Kelly Loeffler appeared on Fox News last night to discuss her sale of more than $1 million in equities the day after she attended a private Senate Health Commission hearing about the coronavirus on Jan 23. Loeffler was formerly the CEO of the digital asset custody service, Bakkt, and is the most-recent appointee to the United States Senate.
Appearing on Fox News on March 21, Loeffler again sought to distance herself from the decision-making process surrounding her trades, stating:
“I’m not involved in the decision around buying and selling, there is a range of different decisions made every day with regard to my savings and 401K portfolios that I am not involved in.”
She added: “If you actually look at the personal transaction reports that were filed, it notices at the bottom that I am only informed of my transactions after they occur, several weeks.”
Loeffler’s portfolio is managed by a third party
Appearing on the Tucker Carlson Show, also on March 21, she explained that a third party person or set of advisors is tasked with making decisions regarding her portfolio — a system she has maintained since working in the financial services industry.
“I think the most important thing is that I am informed only after those trades are made, I have nothing in terms of say in what buys and sells are executed, what that timing is, and I'm only advised after it happens — almost concurrent with the public reporting that we do here.”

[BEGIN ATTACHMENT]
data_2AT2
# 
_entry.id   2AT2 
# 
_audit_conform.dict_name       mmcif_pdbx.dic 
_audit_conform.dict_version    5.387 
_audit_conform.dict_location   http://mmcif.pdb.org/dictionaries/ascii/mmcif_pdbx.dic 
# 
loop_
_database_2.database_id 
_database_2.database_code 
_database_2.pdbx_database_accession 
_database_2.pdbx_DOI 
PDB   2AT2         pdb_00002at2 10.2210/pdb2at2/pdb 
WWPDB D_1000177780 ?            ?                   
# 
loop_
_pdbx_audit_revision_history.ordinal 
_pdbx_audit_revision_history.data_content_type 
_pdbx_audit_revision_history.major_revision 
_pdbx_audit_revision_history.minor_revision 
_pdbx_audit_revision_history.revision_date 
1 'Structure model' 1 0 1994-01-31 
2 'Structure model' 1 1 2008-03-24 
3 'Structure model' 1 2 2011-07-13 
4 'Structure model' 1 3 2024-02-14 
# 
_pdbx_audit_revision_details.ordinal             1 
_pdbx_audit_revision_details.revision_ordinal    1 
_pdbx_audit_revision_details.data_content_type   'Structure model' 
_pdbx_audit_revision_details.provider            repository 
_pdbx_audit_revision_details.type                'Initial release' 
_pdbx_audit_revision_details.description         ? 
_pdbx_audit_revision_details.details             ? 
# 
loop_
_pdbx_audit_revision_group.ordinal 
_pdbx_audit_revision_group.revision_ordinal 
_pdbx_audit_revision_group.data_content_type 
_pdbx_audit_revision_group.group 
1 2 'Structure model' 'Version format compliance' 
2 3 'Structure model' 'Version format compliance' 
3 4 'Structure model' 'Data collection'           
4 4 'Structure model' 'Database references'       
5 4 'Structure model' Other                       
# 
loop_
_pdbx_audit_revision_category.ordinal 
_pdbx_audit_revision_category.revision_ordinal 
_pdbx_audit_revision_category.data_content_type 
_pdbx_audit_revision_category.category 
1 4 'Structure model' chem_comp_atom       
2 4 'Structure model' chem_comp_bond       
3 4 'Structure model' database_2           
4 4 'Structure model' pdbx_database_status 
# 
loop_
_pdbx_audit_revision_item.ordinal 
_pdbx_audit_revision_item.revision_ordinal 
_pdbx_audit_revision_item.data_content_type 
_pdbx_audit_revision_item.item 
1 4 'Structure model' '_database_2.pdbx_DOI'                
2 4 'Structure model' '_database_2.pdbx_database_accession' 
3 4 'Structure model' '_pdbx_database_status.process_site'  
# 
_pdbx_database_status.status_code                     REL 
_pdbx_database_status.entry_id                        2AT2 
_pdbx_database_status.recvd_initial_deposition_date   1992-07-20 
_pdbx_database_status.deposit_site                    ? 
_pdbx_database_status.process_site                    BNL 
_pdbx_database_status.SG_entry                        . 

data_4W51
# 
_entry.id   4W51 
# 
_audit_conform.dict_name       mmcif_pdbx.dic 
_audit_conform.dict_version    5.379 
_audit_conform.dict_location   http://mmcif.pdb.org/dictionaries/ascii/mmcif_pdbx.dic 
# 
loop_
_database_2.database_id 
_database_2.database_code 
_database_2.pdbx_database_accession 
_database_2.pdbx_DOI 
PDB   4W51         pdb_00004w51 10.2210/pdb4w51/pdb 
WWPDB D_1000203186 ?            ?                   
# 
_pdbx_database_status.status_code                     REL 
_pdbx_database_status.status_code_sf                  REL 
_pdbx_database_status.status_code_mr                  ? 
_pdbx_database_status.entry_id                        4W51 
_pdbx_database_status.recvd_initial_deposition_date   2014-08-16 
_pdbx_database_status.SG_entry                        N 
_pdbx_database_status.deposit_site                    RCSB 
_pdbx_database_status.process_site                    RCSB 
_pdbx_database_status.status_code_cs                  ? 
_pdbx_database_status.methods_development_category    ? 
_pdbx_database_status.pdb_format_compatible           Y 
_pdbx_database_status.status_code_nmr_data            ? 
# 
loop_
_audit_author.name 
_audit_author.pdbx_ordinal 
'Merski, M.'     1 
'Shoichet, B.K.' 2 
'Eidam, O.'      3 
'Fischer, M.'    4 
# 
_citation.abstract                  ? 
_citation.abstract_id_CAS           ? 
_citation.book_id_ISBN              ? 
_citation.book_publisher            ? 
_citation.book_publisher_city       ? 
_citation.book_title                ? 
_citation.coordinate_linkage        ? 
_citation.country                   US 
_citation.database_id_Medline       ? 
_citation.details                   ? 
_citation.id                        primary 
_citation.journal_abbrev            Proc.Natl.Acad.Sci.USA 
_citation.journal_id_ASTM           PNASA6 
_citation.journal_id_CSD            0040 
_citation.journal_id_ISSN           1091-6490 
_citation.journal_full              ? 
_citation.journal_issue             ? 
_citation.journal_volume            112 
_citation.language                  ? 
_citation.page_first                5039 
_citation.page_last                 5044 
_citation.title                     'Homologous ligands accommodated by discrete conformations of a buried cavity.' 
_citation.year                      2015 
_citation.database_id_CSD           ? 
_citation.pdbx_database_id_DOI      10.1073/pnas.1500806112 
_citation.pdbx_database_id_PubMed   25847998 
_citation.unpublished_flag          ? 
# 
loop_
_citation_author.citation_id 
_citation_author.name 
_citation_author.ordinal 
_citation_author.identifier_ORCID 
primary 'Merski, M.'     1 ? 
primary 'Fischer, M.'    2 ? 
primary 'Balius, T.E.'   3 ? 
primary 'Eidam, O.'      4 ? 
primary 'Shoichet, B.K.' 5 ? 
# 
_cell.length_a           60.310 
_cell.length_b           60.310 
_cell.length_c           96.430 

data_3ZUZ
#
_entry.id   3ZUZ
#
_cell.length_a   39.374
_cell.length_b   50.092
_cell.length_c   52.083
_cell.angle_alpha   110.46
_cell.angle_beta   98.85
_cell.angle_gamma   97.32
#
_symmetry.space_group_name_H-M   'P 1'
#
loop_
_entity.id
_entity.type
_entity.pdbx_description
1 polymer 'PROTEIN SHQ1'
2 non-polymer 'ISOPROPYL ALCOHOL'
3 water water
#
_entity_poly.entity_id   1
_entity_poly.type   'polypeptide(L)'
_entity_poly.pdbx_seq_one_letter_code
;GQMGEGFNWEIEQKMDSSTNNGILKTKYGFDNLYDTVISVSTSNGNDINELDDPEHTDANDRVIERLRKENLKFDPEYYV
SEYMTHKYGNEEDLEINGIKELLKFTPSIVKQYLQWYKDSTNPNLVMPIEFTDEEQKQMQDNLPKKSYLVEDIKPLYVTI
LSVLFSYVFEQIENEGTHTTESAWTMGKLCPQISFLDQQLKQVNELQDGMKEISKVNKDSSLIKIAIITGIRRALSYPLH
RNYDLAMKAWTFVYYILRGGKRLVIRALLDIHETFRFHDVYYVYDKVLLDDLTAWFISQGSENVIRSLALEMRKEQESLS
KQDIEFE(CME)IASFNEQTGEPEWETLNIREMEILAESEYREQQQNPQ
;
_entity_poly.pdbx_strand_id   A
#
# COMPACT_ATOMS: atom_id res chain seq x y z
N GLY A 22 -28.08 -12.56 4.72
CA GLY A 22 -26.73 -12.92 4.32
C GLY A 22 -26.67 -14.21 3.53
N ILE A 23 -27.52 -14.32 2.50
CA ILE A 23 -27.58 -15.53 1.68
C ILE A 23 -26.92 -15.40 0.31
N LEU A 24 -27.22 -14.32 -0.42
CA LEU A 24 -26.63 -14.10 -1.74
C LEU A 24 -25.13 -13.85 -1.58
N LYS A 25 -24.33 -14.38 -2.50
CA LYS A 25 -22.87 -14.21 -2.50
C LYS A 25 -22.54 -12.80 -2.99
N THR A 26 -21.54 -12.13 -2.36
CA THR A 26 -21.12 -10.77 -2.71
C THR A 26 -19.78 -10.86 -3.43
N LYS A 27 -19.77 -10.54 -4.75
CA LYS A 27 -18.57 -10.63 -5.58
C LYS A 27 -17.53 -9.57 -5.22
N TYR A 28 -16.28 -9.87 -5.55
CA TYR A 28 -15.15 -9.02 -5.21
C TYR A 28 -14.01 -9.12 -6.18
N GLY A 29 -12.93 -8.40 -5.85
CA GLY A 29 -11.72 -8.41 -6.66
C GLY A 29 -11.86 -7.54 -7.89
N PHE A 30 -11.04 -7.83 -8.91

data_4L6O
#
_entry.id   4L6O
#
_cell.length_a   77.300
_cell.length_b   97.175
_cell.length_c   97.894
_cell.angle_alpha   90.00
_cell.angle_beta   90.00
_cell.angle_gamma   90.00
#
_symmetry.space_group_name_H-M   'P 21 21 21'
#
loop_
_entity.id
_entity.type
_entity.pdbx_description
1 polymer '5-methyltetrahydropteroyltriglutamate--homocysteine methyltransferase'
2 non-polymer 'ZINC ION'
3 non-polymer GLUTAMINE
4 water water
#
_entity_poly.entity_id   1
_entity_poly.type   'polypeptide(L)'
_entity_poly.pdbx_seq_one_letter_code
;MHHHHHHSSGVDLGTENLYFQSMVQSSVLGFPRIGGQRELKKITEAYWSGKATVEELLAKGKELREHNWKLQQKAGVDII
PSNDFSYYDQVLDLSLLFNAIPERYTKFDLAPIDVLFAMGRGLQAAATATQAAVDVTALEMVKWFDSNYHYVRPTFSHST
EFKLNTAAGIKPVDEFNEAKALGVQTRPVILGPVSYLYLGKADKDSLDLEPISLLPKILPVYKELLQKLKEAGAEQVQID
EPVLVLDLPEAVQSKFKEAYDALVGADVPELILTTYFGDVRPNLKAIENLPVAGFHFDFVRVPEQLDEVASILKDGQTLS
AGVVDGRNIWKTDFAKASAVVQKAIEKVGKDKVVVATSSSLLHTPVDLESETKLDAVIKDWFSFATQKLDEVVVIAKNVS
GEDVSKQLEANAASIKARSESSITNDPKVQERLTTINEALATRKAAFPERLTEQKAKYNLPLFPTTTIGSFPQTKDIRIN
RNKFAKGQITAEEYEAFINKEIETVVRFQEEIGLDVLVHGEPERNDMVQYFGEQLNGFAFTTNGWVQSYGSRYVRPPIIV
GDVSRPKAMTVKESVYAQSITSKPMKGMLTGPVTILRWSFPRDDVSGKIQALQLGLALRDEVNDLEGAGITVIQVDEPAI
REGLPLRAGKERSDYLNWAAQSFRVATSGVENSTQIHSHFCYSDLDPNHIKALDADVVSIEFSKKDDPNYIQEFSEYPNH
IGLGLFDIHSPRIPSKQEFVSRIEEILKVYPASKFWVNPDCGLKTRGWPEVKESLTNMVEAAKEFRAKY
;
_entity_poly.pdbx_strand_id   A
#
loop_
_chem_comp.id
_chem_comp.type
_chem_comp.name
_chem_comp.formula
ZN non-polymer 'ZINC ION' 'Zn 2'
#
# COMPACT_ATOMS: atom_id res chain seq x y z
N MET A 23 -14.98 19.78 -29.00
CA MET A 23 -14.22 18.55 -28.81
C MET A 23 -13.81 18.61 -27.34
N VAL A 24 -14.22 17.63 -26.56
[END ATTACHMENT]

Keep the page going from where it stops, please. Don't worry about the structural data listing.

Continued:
Her third party investment managers appear to be very skilled, as they successfully offloaded over $1 million in stocks on Jan. 24 — narrowly avoiding the recent record slump.
Loeffler purchase shares in a company well-positioned for coronavirus pandemic
In addition to 27 sell orders, Loeffler also made two investments of between $100,000 and $250,000 into the teleconferencing firm, Citrix.
When asked about her portfolio managers' decision to make purchases in a company well-positioned to benefit from the coronavirus pandemic, Loeffler told Fox News: “like any other trade, you can’t see into the future.”
Overall, she described the trades as “very routine.”
Senator faces backlash for allegedly deceiving public
Much of the backlash against Loeffler has stemmed from her portraying the U.S. economy as “prepared” for the impacts of COVID-19 after she had been informed of the trade on Feb. 16.
Despite being aware that her portfolio managers had dumped her shares on mass alongside purchases into a company providing services for distributing workplaces, Loeffler tweeted on March 10:
“Concerned about #coronavirus? Remember this: The consumer is strong, the economy is strong, & jobs are growing, which puts us in the best economic position to tackle #COVID19 & keep Americans safe.”